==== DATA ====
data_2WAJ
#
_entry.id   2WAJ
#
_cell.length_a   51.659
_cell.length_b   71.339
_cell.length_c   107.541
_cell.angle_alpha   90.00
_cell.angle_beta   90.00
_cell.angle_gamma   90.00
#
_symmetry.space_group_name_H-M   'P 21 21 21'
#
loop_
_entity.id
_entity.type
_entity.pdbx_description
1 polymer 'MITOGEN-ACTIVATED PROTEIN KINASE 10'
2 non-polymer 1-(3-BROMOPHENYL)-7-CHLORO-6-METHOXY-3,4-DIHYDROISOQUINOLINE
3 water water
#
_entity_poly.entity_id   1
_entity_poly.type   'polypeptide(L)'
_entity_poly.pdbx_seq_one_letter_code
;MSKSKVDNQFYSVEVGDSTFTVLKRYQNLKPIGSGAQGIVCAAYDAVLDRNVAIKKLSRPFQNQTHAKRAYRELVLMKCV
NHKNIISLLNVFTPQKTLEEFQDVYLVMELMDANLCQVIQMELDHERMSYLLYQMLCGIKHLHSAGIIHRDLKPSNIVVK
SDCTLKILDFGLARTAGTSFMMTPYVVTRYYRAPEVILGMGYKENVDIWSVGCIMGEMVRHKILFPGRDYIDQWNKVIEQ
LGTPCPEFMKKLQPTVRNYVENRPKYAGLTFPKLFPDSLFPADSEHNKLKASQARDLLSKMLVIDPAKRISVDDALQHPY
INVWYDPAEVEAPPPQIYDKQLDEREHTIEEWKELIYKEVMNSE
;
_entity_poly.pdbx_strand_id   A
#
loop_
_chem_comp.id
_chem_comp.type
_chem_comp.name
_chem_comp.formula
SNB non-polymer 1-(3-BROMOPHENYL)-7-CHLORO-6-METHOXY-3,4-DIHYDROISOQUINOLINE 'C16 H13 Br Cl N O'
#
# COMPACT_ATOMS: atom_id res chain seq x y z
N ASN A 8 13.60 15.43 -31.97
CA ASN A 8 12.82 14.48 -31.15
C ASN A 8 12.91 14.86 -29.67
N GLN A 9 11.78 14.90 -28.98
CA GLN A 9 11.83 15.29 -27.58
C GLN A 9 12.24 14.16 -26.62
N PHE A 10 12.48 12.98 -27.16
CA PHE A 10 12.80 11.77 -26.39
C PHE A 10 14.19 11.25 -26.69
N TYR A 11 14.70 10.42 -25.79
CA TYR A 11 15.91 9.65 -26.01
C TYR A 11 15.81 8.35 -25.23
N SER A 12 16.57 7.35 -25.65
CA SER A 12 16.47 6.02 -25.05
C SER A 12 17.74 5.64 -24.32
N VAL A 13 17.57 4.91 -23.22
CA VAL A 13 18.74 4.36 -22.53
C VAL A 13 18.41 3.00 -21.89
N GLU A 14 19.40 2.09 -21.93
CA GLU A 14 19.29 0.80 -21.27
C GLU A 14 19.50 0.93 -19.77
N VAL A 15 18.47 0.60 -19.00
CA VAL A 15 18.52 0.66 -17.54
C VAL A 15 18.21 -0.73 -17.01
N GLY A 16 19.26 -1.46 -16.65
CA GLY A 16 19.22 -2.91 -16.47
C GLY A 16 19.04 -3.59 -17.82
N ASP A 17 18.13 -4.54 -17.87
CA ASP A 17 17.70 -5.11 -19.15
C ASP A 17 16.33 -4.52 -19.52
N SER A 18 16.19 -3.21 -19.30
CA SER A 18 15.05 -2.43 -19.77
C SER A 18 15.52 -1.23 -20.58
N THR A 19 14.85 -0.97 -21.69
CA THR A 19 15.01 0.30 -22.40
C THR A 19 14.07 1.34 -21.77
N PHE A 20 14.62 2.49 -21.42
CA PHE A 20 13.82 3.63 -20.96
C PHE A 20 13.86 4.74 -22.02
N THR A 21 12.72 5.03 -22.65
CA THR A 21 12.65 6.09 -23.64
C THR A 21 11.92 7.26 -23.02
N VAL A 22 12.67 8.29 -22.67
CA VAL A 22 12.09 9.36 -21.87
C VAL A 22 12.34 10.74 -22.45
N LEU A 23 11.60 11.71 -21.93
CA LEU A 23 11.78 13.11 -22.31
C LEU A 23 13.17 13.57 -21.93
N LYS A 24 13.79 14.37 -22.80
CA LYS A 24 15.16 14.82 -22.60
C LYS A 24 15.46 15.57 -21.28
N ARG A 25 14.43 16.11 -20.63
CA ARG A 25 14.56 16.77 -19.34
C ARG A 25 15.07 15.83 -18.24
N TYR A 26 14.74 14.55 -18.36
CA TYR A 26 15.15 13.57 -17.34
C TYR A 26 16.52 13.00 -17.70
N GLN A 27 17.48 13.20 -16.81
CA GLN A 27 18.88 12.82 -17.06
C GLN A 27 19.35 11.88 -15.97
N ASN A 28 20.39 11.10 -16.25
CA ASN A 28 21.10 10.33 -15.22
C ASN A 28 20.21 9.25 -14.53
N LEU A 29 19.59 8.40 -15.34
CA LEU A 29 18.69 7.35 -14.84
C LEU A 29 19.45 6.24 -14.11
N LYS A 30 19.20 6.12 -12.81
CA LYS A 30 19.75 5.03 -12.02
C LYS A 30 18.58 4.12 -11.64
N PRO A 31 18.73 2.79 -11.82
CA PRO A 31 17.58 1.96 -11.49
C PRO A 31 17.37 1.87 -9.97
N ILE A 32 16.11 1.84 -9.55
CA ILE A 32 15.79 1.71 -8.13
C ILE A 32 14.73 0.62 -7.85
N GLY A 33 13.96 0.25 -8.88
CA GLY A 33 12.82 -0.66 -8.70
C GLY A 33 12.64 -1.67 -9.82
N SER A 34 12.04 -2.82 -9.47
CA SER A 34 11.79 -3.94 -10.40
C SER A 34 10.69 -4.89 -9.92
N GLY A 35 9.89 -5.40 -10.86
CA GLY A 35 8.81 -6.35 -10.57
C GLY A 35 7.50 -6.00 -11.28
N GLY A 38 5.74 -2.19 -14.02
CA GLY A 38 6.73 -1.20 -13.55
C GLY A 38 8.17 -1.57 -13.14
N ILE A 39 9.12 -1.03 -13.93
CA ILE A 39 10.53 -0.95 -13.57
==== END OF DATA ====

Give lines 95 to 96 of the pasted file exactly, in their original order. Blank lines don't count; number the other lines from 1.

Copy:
N TYR A 26 14.74 14.55 -18.36
CA TYR A 26 15.15 13.57 -17.34